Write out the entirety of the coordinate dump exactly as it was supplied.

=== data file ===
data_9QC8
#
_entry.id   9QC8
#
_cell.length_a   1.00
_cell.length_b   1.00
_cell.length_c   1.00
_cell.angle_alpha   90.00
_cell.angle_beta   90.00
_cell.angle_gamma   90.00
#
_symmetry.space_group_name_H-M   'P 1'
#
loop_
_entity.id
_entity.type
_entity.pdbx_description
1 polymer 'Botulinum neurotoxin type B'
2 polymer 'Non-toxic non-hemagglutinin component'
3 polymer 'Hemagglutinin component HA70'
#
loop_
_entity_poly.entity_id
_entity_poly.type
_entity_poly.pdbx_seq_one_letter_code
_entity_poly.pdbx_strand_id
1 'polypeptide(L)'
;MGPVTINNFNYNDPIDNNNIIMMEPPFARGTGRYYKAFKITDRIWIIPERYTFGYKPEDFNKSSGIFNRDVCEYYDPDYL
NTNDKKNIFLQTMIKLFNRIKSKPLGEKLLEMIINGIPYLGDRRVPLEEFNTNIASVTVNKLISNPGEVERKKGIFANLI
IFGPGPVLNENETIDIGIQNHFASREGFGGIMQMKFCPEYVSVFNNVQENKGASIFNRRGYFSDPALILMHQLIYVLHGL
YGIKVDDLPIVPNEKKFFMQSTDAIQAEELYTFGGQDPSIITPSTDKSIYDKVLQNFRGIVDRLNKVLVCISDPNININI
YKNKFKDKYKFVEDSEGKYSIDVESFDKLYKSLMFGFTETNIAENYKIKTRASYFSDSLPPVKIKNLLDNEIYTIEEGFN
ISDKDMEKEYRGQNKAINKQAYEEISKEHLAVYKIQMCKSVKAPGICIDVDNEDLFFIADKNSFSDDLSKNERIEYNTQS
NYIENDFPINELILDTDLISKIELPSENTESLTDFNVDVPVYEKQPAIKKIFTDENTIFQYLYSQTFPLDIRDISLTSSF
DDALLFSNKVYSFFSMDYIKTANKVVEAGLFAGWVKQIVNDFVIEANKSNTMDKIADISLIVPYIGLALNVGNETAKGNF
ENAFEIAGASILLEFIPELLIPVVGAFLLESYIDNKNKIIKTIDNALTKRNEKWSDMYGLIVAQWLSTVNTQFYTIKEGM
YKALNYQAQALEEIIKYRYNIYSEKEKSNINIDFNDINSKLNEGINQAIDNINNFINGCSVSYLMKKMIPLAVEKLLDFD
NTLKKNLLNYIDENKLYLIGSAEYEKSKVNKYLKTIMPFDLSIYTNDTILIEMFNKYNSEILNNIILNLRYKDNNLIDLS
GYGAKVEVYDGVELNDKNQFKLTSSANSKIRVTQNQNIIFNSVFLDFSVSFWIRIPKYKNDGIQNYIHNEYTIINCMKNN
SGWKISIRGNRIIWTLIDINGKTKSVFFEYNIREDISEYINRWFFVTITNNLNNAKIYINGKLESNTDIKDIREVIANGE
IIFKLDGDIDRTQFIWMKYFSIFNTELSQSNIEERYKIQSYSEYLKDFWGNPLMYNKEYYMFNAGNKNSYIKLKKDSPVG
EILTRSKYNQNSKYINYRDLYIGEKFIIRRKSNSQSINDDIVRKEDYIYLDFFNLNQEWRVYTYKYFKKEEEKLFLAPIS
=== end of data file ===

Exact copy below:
data_9QC8
#
_entry.id   9QC8
#
_cell.length_a   1.00
_cell.length_b   1.00
_cell.length_c   1.00
_cell.angle_alpha   90.00
_cell.angle_beta   90.00
_cell.angle_gamma   90.00
#
_symmetry.space_group_name_H-M   'P 1'
#
loop_
_entity.id
_entity.type
_entity.pdbx_description
1 polymer 'Botulinum neurotoxin type B'
2 polymer 'Non-toxic non-hemagglutinin component'
3 polymer 'Hemagglutinin component HA70'
#
loop_
_entity_poly.entity_id
_entity_poly.type
_entity_poly.pdbx_seq_one_letter_code
_entity_poly.pdbx_strand_id
1 'polypeptide(L)'
;MGPVTINNFNYNDPIDNNNIIMMEPPFARGTGRYYKAFKITDRIWIIPERYTFGYKPEDFNKSSGIFNRDVCEYYDPDYL
NTNDKKNIFLQTMIKLFNRIKSKPLGEKLLEMIINGIPYLGDRRVPLEEFNTNIASVTVNKLISNPGEVERKKGIFANLI
IFGPGPVLNENETIDIGIQNHFASREGFGGIMQMKFCPEYVSVFNNVQENKGASIFNRRGYFSDPALILMHQLIYVLHGL
YGIKVDDLPIVPNEKKFFMQSTDAIQAEELYTFGGQDPSIITPSTDKSIYDKVLQNFRGIVDRLNKVLVCISDPNININI
YKNKFKDKYKFVEDSEGKYSIDVESFDKLYKSLMFGFTETNIAENYKIKTRASYFSDSLPPVKIKNLLDNEIYTIEEGFN
ISDKDMEKEYRGQNKAINKQAYEEISKEHLAVYKIQMCKSVKAPGICIDVDNEDLFFIADKNSFSDDLSKNERIEYNTQS
NYIENDFPINELILDTDLISKIELPSENTESLTDFNVDVPVYEKQPAIKKIFTDENTIFQYLYSQTFPLDIRDISLTSSF
DDALLFSNKVYSFFSMDYIKTANKVVEAGLFAGWVKQIVNDFVIEANKSNTMDKIADISLIVPYIGLALNVGNETAKGNF
ENAFEIAGASILLEFIPELLIPVVGAFLLESYIDNKNKIIKTIDNALTKRNEKWSDMYGLIVAQWLSTVNTQFYTIKEGM
YKALNYQAQALEEIIKYRYNIYSEKEKSNINIDFNDINSKLNEGINQAIDNINNFINGCSVSYLMKKMIPLAVEKLLDFD
NTLKKNLLNYIDENKLYLIGSAEYEKSKVNKYLKTIMPFDLSIYTNDTILIEMFNKYNSEILNNIILNLRYKDNNLIDLS
GYGAKVEVYDGVELNDKNQFKLTSSANSKIRVTQNQNIIFNSVFLDFSVSFWIRIPKYKNDGIQNYIHNEYTIINCMKNN
SGWKISIRGNRIIWTLIDINGKTKSVFFEYNIREDISEYINRWFFVTITNNLNNAKIYINGKLESNTDIKDIREVIANGE
IIFKLDGDIDRTQFIWMKYFSIFNTELSQSNIEERYKIQSYSEYLKDFWGNPLMYNKEYYMFNAGNKNSYIKLKKDSPVG
EILTRSKYNQNSKYINYRDLYIGEKFIIRRKSNSQSINDDIVRKEDYIYLDFFNLNQEWRVYTYKYFKKEEEKLFLAPIS